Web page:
The historical port city of Marseille will co-host the European Capital of Culture in 2013 and France’s second city (after the capital of Paris) is perfectly poised to showcase its 2,600 years of history. Founded by the ancient Romans and Greeks, the city is the perfect antithesis to Paris, with a more laidback, even slightly edgy approach to life. Travellers are guaranteed historical architecture, reams of culture in the cathedrals, museums and fortifications and a great atmosphere around the chic restaurants, bars and boutiques; after all this is the glorious South of France!
Gawp at the city from the Notre Dame De La Garde
The Notre Dame de la Garde is a resplendently large church that majestically overlooks Marseille and is pictured above. Neo-Byzantine in style, from this precipitation this basilica offers one of the best views of the city. This church was designed by the French architect Jacques Henri Esperandieu and opened in 1864 and was once associated with old fishing merchants who had their boats blessed by the patriarchs of this church. The church still exhibits several of the old fishing vessels. The best way to access the basilica is via a local train to save long hike up the hilly region, which is the highest point in Marseille sitting atop a limestone hill reaching a height of 162m.
Experience the beauty of the Calanques
The Calanques are collectively a series of small fjords that lie to the south of Marseille between the city and Cassis. The whole Calanques region is ideal for walking and trekking enthusiasts. The Calanque de Morgiou is one of the largest fjords in the area. This fiord was formerly a fishing port destination which became famous in 1622 for its giant tuna fishing operation. The then King, Louis XIII paid a royal visit and today the Calanques region is still a popular tourism location for both local and international travellers. The Calanques (fjords) are numerous and feature clearly marked hiking trails and walks along the coast suitable for all abilities and fitness levels.
Wander the Parc Borély
Seventeenth century Parc Borély is a large mature urban park that is located just 300 meters from the Marseille coast. Designated as a public municipal park, the Parc Borély is highly regarded and is considered one of the most Notable Gardens of France. Covering some 17 hectares, the park will delight those seeking refuge from the sun and culture lovers alike. There is an 18th century mansion contained within the grounds, which is popular with local joggers. There is also a Botanical Garden, extensive rose garden, pier, lake, sculptures and monuments which are all clearly marked.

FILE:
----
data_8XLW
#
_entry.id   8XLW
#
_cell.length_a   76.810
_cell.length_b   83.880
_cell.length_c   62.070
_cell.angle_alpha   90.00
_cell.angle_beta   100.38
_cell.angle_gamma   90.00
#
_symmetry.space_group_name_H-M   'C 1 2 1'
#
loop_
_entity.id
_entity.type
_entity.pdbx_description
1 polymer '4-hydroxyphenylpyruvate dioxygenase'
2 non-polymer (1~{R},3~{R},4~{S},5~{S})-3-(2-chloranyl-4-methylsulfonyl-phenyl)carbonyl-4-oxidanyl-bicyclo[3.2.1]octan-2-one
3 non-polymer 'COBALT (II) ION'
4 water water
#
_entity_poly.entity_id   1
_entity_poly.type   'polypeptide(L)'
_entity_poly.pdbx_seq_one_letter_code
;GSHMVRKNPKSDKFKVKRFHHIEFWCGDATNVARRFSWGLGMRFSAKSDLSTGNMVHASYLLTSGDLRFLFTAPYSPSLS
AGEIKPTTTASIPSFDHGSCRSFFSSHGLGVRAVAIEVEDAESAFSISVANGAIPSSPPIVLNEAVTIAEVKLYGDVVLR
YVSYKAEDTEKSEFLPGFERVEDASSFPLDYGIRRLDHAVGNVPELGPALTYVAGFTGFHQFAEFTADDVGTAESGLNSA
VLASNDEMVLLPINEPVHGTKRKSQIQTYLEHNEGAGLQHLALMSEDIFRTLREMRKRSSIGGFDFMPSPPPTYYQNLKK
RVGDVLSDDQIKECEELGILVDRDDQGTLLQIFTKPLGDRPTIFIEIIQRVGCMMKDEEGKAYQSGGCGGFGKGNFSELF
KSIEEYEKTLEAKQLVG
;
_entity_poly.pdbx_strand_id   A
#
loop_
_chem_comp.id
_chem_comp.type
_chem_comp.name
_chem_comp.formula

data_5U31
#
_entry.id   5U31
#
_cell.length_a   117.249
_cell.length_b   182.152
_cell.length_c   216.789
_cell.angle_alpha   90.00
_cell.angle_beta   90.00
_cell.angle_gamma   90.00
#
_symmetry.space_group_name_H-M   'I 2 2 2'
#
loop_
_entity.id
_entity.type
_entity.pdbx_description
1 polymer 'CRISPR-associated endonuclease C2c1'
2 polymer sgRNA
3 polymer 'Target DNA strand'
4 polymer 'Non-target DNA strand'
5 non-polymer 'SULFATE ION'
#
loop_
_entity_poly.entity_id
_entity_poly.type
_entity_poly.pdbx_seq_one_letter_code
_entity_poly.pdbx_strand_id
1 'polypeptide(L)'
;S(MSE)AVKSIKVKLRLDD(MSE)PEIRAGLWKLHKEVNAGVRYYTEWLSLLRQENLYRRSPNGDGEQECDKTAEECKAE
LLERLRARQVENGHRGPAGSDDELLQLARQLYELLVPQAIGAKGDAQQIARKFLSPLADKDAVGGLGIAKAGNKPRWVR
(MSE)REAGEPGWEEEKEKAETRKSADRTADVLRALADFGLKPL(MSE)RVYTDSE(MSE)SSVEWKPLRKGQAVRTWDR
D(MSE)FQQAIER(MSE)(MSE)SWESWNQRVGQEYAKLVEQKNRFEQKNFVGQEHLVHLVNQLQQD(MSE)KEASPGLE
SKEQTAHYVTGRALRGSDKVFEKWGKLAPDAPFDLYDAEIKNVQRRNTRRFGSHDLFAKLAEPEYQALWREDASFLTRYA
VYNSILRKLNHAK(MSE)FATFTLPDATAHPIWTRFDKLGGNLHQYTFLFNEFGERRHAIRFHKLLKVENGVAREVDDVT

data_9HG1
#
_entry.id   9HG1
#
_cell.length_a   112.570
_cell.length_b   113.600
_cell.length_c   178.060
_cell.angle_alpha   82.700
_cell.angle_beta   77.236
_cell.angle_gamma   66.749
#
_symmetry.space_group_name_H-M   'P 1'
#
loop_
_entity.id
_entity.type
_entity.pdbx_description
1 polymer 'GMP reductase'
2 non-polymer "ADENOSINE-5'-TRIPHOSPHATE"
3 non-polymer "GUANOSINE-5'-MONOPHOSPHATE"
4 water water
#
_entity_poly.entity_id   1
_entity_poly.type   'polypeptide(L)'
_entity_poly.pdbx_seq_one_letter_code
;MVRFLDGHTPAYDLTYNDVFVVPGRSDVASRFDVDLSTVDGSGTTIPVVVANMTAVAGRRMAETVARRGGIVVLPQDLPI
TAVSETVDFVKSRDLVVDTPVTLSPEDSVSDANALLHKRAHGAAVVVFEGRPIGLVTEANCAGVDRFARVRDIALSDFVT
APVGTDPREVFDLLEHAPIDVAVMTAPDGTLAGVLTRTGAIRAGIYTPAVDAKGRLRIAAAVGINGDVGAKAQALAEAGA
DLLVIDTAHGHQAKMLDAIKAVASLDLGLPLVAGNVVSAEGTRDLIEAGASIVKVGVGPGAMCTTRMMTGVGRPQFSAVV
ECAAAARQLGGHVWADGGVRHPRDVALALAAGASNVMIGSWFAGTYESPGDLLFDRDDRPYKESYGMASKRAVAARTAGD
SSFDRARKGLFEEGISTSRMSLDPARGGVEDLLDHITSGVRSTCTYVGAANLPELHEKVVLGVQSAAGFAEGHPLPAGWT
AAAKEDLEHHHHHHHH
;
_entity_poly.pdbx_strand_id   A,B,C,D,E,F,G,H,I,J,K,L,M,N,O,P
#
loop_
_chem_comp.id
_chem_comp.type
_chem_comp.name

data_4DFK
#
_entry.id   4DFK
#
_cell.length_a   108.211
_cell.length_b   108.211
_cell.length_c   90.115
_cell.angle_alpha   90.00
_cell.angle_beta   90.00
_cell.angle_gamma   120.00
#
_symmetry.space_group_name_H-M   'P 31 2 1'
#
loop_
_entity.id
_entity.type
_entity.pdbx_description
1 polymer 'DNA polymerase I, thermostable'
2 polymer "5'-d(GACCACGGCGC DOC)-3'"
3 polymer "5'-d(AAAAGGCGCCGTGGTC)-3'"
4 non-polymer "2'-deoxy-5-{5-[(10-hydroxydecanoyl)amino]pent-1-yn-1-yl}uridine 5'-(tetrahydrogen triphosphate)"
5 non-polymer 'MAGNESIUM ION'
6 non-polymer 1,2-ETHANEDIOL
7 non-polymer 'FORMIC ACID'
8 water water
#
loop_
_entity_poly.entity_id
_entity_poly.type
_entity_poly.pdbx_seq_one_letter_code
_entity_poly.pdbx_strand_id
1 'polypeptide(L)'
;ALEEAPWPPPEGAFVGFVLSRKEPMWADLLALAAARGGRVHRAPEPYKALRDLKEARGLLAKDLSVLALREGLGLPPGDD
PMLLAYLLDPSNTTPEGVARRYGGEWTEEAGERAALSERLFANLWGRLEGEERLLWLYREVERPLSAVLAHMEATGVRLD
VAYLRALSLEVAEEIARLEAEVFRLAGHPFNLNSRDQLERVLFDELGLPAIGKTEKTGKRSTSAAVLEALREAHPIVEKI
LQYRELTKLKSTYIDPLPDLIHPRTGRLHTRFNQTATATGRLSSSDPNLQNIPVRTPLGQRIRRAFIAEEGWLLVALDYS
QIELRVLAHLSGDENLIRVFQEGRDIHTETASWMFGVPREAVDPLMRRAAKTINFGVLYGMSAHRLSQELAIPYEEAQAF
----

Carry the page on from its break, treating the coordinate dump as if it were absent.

Explore the literary roots of Château d’If
The Château d’If is located on the tiny island of If that is about a mile off the coast of Marseille. The Castle If fortification is located in the Frioul Archipelago of the Mediterranean, was originally built in 1524-31 as a defensive structure and was later used as a prison. The prison has drawn parallels with Alcatraz Prison Island in California. This castle was made famous by the 1844 novel by Alexander Dumas, The Count of Monte Cristo who used the island as the setting for his novel. American author Mark Twain also visited in 1867 and recorded his visit in his book The Innocents Abroad. The prison was demilitarised in 1890 and today serves as a popular tourist attraction thanks to its strong literary connections. Tourist boats leave from the Vieux Port and travel to the Castle of If on a regular schedule.
Discover the handsome Cathédrale Sainte-Marie-Majeure de Marseille
The Marseille Cathedral is a Roman Catholic cathedral built in the Byzantine and Roman style of architecture. This type of architecture was prominent during the 1800’s in France. This particular domed example was built on a huge scale in 1852 to 1896 and was constantly updated and developed. Marseille is the second most populated city in this country and is the economic center of the Cote d’Azur region. This Cathedral shows a time in this city’s history and is an example of the ancient civilization of the past centuries.
Catch a football match at the Stade Velodrome
The Stade Velodrome is a stadium that is the training area and arena for the local football team – Olympique de Marseille. Football matches are hugely popular with both Marseille residents and tourists wanting to experience the local sports of this area of France. The stadium hosted both the FIFA World Cup 1998 and the Rugby World Cup 2007 and holds up to 42,000 spectators, which creates an electric atmosphere. Tickets are available a few days before each match, and in order to get the best seats, opt for a less-popular fixture.
Soak up the culture at the Museum Of Mediterranean Archaeology
There are many fascinating museums across Marseille, with that are undergoing refurbishment in order to host the European Capital of Culture and provide a year-long cultural show. One notable museum is the Museum of Mediterranean Archaeology displays the indigenous history of this area and provides an overview of ancient civilizations. You can join a tour which includes ancient weaving techniques, excavations of villages, displays of artifacts, and information about the various ancient regions. Explore the Musée Cantini (museum of song), the Musée de la Mode (Museum of Fashion) and the intriguing Musée du Vieux Marseille (Museum of Old Marseille). There are also exhibits of the ancient port region at the Musée d’Histoire et du Port Antique, moving exhibits at the Death Camps Memorial (Mémorial des Camps de la Mort) and fine art is on display at the Musée des Beaux Arts.
It’s going to be a very busy year indeed for Marseille!